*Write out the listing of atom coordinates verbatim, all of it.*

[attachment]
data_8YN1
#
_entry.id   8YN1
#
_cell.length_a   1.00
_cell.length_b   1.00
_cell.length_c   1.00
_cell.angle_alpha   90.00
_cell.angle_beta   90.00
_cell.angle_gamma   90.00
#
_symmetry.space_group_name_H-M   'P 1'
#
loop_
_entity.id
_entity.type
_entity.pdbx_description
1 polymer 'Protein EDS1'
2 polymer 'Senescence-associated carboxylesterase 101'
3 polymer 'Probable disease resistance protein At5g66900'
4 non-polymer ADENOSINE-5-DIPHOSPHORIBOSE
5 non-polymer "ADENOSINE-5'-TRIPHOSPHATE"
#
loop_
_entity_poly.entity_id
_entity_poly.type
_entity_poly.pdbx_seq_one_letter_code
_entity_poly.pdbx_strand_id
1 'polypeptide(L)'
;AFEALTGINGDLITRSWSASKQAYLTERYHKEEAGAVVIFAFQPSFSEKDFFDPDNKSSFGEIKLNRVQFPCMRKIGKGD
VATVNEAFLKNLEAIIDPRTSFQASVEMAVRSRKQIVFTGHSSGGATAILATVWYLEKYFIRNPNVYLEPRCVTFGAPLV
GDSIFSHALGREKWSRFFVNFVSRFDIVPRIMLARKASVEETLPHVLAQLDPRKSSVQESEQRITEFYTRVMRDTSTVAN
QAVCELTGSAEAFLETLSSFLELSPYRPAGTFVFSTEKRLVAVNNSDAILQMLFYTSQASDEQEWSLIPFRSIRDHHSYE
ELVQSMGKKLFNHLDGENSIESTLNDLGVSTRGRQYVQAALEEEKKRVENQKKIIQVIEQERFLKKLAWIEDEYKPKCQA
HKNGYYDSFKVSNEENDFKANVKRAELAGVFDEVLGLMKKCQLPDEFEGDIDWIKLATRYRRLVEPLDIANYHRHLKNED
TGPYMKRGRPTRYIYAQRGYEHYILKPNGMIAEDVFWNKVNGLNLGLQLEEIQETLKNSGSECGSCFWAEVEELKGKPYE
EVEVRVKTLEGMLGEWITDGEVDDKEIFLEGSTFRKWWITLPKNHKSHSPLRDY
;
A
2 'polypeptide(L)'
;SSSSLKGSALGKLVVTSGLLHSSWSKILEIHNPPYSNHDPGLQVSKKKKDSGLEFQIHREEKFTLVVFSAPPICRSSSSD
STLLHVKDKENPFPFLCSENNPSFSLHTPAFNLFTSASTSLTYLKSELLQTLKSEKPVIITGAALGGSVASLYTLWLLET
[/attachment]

data_8YN1
#
_entry.id   8YN1
#
_cell.length_a   1.00
_cell.length_b   1.00
_cell.length_c   1.00
_cell.angle_alpha   90.00
_cell.angle_beta   90.00
_cell.angle_gamma   90.00
#
_symmetry.space_group_name_H-M   'P 1'
#
loop_
_entity.id
_entity.type
_entity.pdbx_description
1 polymer 'Protein EDS1'
2 polymer 'Senescence-associated carboxylesterase 101'
3 polymer 'Probable disease resistance protein At5g66900'
4 non-polymer ADENOSINE-5-DIPHOSPHORIBOSE
5 non-polymer "ADENOSINE-5'-TRIPHOSPHATE"
#
loop_
_entity_poly.entity_id
_entity_poly.type
_entity_poly.pdbx_seq_one_letter_code
_entity_poly.pdbx_strand_id
1 'polypeptide(L)'
;AFEALTGINGDLITRSWSASKQAYLTERYHKEEAGAVVIFAFQPSFSEKDFFDPDNKSSFGEIKLNRVQFPCMRKIGKGD
VATVNEAFLKNLEAIIDPRTSFQASVEMAVRSRKQIVFTGHSSGGATAILATVWYLEKYFIRNPNVYLEPRCVTFGAPLV
GDSIFSHALGREKWSRFFVNFVSRFDIVPRIMLARKASVEETLPHVLAQLDPRKSSVQESEQRITEFYTRVMRDTSTVAN
QAVCELTGSAEAFLETLSSFLELSPYRPAGTFVFSTEKRLVAVNNSDAILQMLFYTSQASDEQEWSLIPFRSIRDHHSYE
ELVQSMGKKLFNHLDGENSIESTLNDLGVSTRGRQYVQAALEEEKKRVENQKKIIQVIEQERFLKKLAWIEDEYKPKCQA
HKNGYYDSFKVSNEENDFKANVKRAELAGVFDEVLGLMKKCQLPDEFEGDIDWIKLATRYRRLVEPLDIANYHRHLKNED
TGPYMKRGRPTRYIYAQRGYEHYILKPNGMIAEDVFWNKVNGLNLGLQLEEIQETLKNSGSECGSCFWAEVEELKGKPYE
EVEVRVKTLEGMLGEWITDGEVDDKEIFLEGSTFRKWWITLPKNHKSHSPLRDY
;
A
2 'polypeptide(L)'
;SSSSLKGSALGKLVVTSGLLHSSWSKILEIHNPPYSNHDPGLQVSKKKKDSGLEFQIHREEKFTLVVFSAPPICRSSSSD
STLLHVKDKENPFPFLCSENNPSFSLHTPAFNLFTSASTSLTYLKSELLQTLKSEKPVIITGAALGGSVASLYTLWLLET